Or maybe we should just go ahead and play together in the third quarter.

He texted back the following (adjusted for punctuation):

“You have played terrifically. You should be on top of the world. We have played more than the required number of boards. So as a team, do we have a better chance to win with you and I playing instead of Beth and Bill and Michael and Debbie?”

I texted back: “I will talk to Beth. She is the captain.”

I noticed that my partner tried to call me, but I did not pick up.

Now, I began to second-guess myself. I had been so sure about playing 50%. But – was I being selfish? Inflexible? For me, either a gold or a silver medal would be absolutely amazing. But, would my partner and all of my teammates feel the same? No one on our team is a Junior, but my partner (who served in Vietnam) is a bit older than myself. Much as I love the game of bridge, it is not as huge a part of my life as it is theirs. We were certainly complying with the WBF rules.

Was I being a ridiculous playing sponsor who had begun to imagine that she was a world-class expert, just because she had hired a team of great players, and was doing extremely well?

I decided that I would leave it in Beth Palmer’s hands. Thank goodness for Beth! No one could have a more capable captain.

At the end of the second quarter, we had dropped 7 more imps, so were down by a total of 10. I asked Beth Palmer if I could have a word. She said that there wasn’t much time, and that we needed to put in the lineup. She looked a little concerned (probably due to the expression on my face). The two of us stepped away from the rest of the team.

Beth said she thought that I was planning to play the third quarter. I said that I always had been. She said didn’t I think in the long run that I would be happy if I did play the third quarter. I said yes – but I wasn’t sure about sitting down opposite my partner for the third quarter. She said that she was sure that he would be fine to play in the third – but would I?

I said that, when I had texted her that morning to mention that I hoped my partner (her husband) would not suggest that he and I not play the third quarter, that I had thought perhaps she would drop a hint to him not to indicate to me that he thought we should sit out the third quarter.

She said that she had done more than drop a hint – she had told him not to bring it up. But, she said, when he was certain about something it was hard to get him to change his mind (no other woman in the history of the world has ever encountered a man with this characteristic, of course).

So, Beth said that I had 45 minutes and to try to rest and put it out of my mind. I decided to take a short walk. Instead, when I went back to my room to drop off my phone, I had a long, annoying, recorded salespitch message on my hotel phone from the hotel’s vacation club, that I had to listen to in its entirety before deleting (and even then, I had trouble deleting it). So, not much time for a walk – just a short one.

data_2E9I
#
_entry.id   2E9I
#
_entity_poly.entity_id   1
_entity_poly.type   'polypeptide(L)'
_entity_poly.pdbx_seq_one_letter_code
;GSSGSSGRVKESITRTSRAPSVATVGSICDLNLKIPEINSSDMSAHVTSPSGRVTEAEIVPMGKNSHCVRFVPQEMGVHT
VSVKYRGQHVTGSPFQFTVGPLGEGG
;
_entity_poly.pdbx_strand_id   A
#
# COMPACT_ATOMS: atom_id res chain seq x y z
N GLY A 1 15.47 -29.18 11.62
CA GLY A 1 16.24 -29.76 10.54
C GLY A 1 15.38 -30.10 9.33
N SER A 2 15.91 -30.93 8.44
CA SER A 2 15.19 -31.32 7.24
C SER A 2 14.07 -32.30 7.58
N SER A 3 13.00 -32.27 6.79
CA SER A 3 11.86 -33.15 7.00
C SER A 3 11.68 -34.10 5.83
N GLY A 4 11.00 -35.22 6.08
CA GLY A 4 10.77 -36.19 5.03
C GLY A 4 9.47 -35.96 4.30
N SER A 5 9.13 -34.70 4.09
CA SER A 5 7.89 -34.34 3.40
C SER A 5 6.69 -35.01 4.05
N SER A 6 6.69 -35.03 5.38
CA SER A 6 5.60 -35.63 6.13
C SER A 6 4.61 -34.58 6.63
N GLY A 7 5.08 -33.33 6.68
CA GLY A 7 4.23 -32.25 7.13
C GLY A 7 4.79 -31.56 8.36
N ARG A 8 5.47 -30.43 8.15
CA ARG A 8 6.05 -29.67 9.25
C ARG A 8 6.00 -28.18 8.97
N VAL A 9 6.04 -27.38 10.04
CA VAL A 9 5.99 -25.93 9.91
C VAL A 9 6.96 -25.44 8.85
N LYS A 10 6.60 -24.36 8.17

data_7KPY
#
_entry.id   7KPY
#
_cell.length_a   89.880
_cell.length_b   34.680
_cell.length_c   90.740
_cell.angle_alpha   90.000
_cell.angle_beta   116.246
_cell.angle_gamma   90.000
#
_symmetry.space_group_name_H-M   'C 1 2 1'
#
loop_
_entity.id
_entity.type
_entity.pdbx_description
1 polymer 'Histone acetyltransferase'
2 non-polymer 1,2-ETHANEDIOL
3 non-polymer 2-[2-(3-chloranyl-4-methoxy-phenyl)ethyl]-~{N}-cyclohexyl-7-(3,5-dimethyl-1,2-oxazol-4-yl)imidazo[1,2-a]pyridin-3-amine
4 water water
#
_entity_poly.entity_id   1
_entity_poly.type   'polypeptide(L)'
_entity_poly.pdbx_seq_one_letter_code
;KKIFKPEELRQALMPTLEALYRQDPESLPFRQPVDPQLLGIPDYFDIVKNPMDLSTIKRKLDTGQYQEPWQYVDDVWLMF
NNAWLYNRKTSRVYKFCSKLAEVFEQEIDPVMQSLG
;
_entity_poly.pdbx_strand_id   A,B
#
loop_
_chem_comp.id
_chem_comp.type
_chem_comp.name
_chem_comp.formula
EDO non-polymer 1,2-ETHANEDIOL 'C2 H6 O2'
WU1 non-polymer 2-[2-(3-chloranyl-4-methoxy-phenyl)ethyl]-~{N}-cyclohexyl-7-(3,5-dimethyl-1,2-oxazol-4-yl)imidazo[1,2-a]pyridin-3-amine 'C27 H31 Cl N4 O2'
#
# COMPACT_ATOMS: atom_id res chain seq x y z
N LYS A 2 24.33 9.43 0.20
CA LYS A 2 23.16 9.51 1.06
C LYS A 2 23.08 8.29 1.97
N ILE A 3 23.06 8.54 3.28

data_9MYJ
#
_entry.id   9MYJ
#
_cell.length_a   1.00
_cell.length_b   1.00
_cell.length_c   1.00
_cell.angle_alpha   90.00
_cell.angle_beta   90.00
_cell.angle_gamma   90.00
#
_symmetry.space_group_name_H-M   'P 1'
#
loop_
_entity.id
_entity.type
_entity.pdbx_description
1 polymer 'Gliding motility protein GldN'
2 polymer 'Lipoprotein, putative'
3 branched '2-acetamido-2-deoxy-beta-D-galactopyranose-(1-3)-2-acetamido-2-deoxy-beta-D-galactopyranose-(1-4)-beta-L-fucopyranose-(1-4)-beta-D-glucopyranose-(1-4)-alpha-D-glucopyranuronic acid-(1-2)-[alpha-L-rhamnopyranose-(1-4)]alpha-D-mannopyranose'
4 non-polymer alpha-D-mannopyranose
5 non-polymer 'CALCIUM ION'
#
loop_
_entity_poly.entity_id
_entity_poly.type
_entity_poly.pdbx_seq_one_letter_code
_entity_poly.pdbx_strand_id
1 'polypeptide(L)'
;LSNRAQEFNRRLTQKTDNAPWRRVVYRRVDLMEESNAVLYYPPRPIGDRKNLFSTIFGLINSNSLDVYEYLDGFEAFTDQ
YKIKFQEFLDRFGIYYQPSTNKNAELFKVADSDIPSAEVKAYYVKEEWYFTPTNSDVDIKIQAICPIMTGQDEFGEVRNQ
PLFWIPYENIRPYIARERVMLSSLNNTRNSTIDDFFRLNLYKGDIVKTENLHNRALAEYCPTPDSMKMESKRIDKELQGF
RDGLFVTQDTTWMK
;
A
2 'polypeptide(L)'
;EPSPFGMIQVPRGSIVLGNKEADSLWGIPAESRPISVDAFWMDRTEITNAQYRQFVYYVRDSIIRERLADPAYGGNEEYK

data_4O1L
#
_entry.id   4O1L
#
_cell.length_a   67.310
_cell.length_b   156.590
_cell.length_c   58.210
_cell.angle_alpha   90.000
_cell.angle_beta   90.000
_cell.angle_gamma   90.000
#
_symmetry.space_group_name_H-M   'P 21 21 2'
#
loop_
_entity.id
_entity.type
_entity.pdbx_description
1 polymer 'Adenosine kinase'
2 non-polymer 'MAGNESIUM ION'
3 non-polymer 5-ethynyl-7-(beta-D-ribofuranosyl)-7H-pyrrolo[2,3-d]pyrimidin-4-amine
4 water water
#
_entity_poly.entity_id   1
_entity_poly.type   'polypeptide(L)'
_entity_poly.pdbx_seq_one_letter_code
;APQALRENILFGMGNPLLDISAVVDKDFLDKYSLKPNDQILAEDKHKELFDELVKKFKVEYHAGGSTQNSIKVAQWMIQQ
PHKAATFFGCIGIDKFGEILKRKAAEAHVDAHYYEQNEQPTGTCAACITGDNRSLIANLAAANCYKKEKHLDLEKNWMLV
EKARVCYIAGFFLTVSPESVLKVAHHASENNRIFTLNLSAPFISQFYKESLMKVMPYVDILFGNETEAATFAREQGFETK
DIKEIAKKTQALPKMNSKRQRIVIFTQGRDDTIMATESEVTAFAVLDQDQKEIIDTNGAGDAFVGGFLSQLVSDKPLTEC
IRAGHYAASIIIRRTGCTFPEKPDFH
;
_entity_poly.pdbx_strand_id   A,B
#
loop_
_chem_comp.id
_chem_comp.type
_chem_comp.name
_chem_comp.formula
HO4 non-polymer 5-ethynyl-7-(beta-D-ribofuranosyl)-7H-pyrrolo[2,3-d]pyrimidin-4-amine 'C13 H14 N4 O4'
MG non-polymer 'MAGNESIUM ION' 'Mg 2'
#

My partner and I played the third quarter, sitting down  against Chris Willenken and Sally Brock.  Our team had some good results and picked up 15. That means that, for the first and third quarters of the final combined, my partner and I were up by 12. And, our four teammates were amazing in the fourth quarter. We won the Gold medal; our story has a “Hollywood” ending.

My main purpose in writing this is to advocate for a change in the WBF rules. While a non-playing captain or a non-playing sponsor is most definitely deserving of respect – and a medal if the team is awarded a medal – a playing member of a team, in my opinion, should be required to play half the boards.

Even if the rule is not changed, I will say this – I feel differently about my experience than I would had I not kept to my plan. While I did revoke on Vugraph during the third quarter of the final, I also got to read in the daily bulletin that: “Where Manfield was on lead to a blind auction she guessed extremely well to lead a low spade.”!!! And, Barry Rigal came up to my partner and me after the match was over, and said that we had set our team up really well for the fourth quarter!!!! That could never have happened if we hadn’t played the third quarter!

I must say a word about my teammate Bill Cole. He believed in me from start to finish, without question. He has done a ton of volunteer work for bridge and commented that he was able to play better without his usual volunteer responsibilities.

Also, I wanted to mention Kit Woolsey. After we teamed up in DC and played in the USBF Trials a couple of years back, and that event was over, he said to me: “I guess you see now that you can play against anyone.” That comment really stayed with me.

As for my partner – I hope we’re all good! With the perspective of a few days, I believe that it’s not so much that he was worried that I would let the team down – but perhaps, concerned that he himself might do so. He had struggled a bit to return to form in bridge since his recent health scare.

He did!